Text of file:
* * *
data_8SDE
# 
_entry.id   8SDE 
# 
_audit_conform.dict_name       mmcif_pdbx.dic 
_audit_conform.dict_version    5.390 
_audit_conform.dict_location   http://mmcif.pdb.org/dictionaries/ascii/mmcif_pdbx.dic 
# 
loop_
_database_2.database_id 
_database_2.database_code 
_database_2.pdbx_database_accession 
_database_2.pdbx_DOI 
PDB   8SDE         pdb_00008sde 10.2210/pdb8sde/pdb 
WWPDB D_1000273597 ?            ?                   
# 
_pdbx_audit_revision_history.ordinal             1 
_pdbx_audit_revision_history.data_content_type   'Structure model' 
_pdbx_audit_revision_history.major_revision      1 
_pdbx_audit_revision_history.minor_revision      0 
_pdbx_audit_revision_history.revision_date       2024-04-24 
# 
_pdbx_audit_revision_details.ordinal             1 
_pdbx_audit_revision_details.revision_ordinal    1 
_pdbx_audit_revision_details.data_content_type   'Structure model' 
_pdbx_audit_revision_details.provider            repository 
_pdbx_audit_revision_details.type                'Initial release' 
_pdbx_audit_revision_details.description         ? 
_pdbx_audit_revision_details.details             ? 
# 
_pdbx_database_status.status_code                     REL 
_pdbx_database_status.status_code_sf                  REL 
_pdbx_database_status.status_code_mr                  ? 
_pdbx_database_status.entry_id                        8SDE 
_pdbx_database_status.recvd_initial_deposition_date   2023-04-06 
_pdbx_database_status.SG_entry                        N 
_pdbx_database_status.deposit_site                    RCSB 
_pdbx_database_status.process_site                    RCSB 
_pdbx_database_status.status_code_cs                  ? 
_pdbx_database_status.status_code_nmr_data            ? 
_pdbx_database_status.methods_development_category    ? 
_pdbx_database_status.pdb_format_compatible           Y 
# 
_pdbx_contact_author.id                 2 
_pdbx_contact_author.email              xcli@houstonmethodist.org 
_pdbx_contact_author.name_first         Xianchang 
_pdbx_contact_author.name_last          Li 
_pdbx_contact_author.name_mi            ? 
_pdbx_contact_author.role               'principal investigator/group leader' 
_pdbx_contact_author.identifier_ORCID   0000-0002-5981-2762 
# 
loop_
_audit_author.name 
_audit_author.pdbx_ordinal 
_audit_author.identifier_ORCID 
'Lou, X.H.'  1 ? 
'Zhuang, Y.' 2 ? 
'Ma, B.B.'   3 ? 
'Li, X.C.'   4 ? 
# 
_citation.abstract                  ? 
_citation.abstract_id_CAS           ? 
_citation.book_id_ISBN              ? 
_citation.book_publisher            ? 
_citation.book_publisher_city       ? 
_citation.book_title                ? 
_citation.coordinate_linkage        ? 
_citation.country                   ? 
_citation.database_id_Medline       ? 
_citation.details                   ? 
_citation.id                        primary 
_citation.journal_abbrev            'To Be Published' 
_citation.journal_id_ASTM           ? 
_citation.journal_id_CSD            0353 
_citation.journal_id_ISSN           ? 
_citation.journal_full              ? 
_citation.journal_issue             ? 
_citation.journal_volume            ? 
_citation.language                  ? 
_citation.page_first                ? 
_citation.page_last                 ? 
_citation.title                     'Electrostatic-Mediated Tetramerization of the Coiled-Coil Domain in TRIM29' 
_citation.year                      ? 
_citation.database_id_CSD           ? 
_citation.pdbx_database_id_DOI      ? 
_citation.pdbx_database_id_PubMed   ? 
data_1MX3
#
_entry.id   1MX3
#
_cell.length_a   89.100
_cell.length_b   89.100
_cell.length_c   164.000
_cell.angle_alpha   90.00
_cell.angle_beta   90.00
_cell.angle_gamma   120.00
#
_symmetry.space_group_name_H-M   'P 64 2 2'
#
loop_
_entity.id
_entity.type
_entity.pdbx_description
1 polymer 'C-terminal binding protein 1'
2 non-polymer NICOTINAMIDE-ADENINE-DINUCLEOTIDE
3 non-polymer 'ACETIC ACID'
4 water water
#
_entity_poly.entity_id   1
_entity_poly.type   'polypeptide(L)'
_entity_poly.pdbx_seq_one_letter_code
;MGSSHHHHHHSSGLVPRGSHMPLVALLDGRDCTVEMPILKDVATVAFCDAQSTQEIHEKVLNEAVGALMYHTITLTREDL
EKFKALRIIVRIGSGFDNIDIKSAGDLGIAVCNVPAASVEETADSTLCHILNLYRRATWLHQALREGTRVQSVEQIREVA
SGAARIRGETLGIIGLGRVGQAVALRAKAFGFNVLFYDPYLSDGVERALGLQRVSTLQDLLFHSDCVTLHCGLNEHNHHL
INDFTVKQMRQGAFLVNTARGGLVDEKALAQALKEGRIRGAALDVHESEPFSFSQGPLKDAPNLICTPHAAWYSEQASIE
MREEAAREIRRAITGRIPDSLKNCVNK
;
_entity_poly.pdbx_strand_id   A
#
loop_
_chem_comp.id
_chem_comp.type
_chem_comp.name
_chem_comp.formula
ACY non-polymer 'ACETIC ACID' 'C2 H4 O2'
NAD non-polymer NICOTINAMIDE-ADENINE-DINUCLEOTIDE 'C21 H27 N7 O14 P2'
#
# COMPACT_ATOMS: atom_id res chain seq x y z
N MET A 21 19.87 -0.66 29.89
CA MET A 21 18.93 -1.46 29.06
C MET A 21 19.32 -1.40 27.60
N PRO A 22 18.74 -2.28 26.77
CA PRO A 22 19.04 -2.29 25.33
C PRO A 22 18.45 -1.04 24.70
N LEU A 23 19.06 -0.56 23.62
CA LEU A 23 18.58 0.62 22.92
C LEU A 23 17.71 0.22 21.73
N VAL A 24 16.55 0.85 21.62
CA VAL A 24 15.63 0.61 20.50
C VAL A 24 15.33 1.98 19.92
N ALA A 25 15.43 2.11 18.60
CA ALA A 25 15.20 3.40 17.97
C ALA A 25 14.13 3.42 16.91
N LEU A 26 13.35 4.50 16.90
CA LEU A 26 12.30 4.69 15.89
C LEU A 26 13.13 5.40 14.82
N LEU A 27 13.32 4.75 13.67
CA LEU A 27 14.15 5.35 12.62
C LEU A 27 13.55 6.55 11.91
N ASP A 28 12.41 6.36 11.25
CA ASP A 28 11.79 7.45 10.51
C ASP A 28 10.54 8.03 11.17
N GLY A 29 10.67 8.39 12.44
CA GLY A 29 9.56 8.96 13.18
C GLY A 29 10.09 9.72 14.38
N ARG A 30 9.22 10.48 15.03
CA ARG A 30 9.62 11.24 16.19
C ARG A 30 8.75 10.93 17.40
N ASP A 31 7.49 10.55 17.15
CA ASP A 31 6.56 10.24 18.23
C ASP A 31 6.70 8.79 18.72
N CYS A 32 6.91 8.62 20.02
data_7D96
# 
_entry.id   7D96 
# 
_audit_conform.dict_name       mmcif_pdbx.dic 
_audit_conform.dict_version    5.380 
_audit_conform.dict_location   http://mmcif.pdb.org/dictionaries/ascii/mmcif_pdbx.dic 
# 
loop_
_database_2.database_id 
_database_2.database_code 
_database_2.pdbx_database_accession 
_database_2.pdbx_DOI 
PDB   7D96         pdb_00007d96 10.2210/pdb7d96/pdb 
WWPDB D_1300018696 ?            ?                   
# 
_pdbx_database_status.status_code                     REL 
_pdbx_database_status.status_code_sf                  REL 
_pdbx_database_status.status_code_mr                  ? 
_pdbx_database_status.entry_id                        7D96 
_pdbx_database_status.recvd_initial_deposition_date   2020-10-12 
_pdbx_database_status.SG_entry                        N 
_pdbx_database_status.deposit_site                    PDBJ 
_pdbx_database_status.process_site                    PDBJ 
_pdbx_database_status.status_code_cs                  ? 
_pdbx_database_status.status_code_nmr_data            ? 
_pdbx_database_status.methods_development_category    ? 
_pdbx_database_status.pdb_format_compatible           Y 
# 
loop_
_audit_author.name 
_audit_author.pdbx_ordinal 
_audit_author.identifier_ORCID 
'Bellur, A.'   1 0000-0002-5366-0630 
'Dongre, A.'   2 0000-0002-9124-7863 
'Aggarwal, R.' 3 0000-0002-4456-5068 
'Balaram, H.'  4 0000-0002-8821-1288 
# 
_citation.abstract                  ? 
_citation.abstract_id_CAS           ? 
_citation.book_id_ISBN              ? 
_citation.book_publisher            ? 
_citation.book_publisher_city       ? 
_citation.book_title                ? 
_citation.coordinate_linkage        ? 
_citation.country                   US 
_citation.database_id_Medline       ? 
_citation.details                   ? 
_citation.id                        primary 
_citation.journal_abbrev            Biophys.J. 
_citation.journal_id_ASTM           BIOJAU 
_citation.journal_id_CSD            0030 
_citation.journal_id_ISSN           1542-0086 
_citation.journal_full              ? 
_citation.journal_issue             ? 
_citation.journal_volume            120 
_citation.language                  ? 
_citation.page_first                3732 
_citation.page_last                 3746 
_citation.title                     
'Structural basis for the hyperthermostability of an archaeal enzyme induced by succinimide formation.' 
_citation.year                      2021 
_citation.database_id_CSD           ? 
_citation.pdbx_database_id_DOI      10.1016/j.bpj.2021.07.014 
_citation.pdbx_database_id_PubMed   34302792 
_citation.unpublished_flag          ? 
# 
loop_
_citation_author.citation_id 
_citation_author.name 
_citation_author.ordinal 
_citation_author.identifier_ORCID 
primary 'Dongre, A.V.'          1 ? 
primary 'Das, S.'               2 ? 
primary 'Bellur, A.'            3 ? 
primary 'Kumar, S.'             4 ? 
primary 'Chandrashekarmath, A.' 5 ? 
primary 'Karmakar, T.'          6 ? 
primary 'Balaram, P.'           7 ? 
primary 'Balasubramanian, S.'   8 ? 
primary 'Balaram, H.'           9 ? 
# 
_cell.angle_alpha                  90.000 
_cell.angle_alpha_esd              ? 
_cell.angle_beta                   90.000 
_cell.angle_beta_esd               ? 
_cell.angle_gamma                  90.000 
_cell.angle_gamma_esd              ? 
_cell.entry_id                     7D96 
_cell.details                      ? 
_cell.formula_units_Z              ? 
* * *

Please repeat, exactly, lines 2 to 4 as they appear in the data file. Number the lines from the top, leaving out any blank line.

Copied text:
# 
_entry.id   8SDE 
# 